Conversations that Transform… the 2016 IEA Global Conference in Minneapolis, Minnesota
Takeaways from a First-Time Participant
By Kim Stege, Board member Enneagram Midwest
From the moment I arrived at the Minneapolis Marriott Hotel, I felt welcomed by the friendly, hard-working IEA Conference organizers and Board members. My first three gatherings were 1) joining U.S. and International chapter representatives, 2) attending the day-long pre-conference event, Knowing Better: Bringing Discernment, Logic and Science to the Path presented by Russ Hudson, Jack Killen, M.D. and Mario Sikora and 3) the keynote address, Non-violent Communication and the Enneagram delivered by Sylvia Haskitz. If I had gone home after these three events, I would have felt that I had already had a very rich experience.
Friday afternoon marked the start of nearly 30 workshop sessions taking place over the next couple of days. What a dilemma for a Type Nine—to have to make choices from the many fantastic offerings. There are two talks that I’d like to highlight, although all the sessions I attended were stimulating.
I was very moved by Compelling Conversations with a Panel of Experts in the Enneagram, Addiction and Recovery. The facilitator was Leslie Hershberger and the panelists were Anne Geary, Michael Naylor and Renee Siegel. I wanted to learn how I could use the enneagram to support friends and loved ones on this difficult journey of addiction and recovery.
The first important thing we learned was that the journey begins with ourselves. I found these quotes from my notes: “To be present and open-hearted is healing to the addict.” We “have to have our own two feet on the ground.” “It is important to hold our insights to ourselves, fix ourselves first.” The speaker encouraged us to think about whether WE are feeding the addict’s habit in any way and whether WE are avoiding getting help and support for ourselves as we try to support them.
The second important thing I heard was a reminder of the power of kindness, compassion and love. “Kindness is a powerful instrument of change.” “Hard things can be said with kindness.” “Pause is the first move and kindness is the second move.” “There is a danger that we treat addicts as ‘children of a lesser God.’” “Recognize that (they as well as we) ALL need love, a sense of self-worth and respect.” The panelists also talked about using the pause button, exploring your patterns, the beauty of humor as well as working towards your higher Enneagram qualities. I came away from the session with gratitude for the insights and sharing put forth by the panelists and facilitator as well as many of those in the audience.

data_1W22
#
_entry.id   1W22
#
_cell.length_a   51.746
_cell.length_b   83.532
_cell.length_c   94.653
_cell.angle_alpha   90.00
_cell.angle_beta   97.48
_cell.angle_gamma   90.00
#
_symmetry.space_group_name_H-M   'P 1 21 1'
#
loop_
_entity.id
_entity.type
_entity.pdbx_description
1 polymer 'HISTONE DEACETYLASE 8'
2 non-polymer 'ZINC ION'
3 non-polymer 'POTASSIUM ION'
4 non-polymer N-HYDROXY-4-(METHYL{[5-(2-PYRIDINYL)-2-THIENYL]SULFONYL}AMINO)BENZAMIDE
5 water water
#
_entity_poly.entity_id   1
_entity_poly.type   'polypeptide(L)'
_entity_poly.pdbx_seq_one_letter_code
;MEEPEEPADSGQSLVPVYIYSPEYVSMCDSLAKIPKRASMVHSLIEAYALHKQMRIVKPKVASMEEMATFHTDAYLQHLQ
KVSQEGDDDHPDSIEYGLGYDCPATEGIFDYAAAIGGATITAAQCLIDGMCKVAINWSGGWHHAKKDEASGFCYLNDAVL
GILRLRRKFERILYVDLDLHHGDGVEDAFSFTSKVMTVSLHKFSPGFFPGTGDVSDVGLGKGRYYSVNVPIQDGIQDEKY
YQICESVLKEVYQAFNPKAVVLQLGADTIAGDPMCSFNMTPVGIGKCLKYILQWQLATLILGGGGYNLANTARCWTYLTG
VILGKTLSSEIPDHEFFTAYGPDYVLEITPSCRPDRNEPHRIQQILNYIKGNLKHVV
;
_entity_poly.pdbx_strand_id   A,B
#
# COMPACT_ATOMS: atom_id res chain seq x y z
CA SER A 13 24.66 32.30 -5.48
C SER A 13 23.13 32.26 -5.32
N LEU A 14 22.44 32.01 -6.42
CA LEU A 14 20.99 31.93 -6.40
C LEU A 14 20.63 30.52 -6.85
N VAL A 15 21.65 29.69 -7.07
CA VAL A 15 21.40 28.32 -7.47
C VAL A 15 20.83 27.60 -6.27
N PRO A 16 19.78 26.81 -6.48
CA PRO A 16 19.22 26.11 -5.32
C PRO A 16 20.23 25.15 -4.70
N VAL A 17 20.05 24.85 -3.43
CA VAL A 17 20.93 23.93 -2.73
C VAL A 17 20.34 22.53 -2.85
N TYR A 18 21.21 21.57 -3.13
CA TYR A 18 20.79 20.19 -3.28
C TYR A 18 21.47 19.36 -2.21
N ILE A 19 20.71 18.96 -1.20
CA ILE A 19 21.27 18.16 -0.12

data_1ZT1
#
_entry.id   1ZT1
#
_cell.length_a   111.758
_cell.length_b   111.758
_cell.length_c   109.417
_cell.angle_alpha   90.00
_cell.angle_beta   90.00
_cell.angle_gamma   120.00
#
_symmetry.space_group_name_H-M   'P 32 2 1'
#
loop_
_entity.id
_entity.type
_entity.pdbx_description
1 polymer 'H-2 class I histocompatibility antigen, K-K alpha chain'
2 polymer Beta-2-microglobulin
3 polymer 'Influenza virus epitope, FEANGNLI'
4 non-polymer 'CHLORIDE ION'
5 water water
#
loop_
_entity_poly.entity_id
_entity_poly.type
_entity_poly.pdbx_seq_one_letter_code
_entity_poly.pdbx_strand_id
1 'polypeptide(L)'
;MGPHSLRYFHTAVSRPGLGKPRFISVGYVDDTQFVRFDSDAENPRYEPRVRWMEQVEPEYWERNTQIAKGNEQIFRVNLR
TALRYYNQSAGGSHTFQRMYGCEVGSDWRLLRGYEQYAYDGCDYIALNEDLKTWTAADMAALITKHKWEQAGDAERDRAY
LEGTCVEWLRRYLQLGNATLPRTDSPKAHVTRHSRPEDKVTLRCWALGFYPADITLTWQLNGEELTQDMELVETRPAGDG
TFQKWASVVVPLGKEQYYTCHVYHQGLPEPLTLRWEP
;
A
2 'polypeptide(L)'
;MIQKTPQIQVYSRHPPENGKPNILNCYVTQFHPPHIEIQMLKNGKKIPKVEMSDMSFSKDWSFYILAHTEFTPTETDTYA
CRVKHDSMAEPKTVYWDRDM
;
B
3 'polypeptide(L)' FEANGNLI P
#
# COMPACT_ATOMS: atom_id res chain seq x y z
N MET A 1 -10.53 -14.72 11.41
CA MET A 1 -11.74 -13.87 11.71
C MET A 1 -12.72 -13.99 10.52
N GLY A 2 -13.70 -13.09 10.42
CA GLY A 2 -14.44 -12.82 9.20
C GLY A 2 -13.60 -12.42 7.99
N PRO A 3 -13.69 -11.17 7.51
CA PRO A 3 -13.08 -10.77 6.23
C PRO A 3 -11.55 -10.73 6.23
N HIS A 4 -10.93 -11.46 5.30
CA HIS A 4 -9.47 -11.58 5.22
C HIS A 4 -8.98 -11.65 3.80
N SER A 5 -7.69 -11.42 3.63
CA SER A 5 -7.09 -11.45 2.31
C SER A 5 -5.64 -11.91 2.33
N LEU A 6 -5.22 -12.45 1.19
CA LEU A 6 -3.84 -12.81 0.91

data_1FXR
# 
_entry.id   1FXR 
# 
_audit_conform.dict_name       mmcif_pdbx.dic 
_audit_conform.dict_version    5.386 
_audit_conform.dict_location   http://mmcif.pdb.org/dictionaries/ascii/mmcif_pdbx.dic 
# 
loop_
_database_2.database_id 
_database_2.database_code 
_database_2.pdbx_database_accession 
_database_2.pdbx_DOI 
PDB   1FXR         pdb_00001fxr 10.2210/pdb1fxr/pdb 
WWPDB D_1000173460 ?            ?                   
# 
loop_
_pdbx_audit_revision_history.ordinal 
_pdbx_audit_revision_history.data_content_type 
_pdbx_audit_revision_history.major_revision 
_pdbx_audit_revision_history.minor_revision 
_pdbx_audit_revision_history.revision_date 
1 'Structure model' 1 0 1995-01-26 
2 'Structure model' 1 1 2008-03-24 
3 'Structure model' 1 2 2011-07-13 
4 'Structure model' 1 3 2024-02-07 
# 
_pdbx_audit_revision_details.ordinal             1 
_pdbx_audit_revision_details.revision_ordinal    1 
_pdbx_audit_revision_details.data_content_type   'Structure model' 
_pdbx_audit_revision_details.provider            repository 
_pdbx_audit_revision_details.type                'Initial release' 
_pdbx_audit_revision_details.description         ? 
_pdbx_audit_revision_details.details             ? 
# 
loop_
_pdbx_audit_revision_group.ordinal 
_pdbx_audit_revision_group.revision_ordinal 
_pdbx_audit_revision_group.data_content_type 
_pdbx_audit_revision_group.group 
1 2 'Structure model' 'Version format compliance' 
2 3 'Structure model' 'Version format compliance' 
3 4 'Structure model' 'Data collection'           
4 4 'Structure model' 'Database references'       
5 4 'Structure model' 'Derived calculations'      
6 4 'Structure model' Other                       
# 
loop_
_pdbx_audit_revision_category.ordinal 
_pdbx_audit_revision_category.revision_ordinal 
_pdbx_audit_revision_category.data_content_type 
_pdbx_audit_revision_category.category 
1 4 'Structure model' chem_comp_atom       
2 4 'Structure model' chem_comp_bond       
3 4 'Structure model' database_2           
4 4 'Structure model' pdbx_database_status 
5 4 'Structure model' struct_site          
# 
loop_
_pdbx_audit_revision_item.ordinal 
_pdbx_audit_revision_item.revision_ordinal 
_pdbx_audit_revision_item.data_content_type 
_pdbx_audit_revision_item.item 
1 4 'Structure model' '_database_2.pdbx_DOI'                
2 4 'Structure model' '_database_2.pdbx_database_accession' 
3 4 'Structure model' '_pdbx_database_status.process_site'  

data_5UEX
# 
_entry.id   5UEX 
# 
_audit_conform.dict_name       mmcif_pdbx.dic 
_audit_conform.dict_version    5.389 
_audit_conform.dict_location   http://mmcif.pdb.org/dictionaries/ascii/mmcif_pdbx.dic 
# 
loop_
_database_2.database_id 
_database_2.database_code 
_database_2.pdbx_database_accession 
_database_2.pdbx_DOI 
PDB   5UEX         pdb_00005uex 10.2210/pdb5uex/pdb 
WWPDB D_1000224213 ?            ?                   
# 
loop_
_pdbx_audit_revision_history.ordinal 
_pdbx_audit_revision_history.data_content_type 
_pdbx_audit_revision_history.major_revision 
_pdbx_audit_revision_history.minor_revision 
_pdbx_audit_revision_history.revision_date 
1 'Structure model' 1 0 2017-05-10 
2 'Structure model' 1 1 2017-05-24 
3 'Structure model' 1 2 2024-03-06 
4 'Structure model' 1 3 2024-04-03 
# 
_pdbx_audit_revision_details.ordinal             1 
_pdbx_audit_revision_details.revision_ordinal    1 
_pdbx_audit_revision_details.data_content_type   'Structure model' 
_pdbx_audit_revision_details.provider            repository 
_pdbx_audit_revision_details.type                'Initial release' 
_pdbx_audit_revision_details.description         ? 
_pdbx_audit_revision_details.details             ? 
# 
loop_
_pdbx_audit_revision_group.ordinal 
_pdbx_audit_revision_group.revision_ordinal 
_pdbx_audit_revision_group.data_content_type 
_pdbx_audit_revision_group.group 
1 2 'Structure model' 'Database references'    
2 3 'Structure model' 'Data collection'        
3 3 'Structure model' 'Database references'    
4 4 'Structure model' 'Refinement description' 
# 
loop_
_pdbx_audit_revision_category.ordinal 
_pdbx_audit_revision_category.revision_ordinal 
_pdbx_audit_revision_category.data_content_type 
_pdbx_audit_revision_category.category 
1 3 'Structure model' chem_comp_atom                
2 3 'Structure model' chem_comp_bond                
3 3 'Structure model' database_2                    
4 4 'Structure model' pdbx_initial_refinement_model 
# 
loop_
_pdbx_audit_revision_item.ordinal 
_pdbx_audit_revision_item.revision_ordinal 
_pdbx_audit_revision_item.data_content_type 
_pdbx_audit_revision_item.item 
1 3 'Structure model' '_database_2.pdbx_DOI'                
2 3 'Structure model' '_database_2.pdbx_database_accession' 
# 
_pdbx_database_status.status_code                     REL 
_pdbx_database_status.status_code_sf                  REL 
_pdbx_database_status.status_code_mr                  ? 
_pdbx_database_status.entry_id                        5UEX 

On a different track, Terry Saracino’s session about sub-types, “Dynamics of Flourishing Relationships: The Role of Instinctual Energies” proved to be fun and thought-provoking for me. It was the first time I had ever sat down with 10-12 other “social” sub-types like myself and talked about what it is like living with a partner who leads with the “self-preservation” sub-type. This break-out group time was a moment of “I have found my people. They understand me!” Panels, that included several brave couples, allowed us to see how living with the various sub-types plays out. After the session I realized I felt a deeper appreciation and understanding of the strengths and challenges we all bring to our partnerships.
Takeaways? I felt welcomed into the global Enneagram circle, made new friends and caught up with past friends, learned a lot about the endless depth and many applications of the Enneagram, and got energized to do my own work and to continue to share the Enneagram with others. I encourage you to go to the conference in San Antonio next year!
Kim Stege became a certified teacher through the Enneagram Studies in the Narrative Tradition (ESNT) Program in 2009. She has taught several enneagram workshops in Madison, Wisconsin where she resides. She seeks to use the enneagram’s insights to deepen self-understanding and expand humor and compassion among people. Please feel free to send comments to her at email@example.com.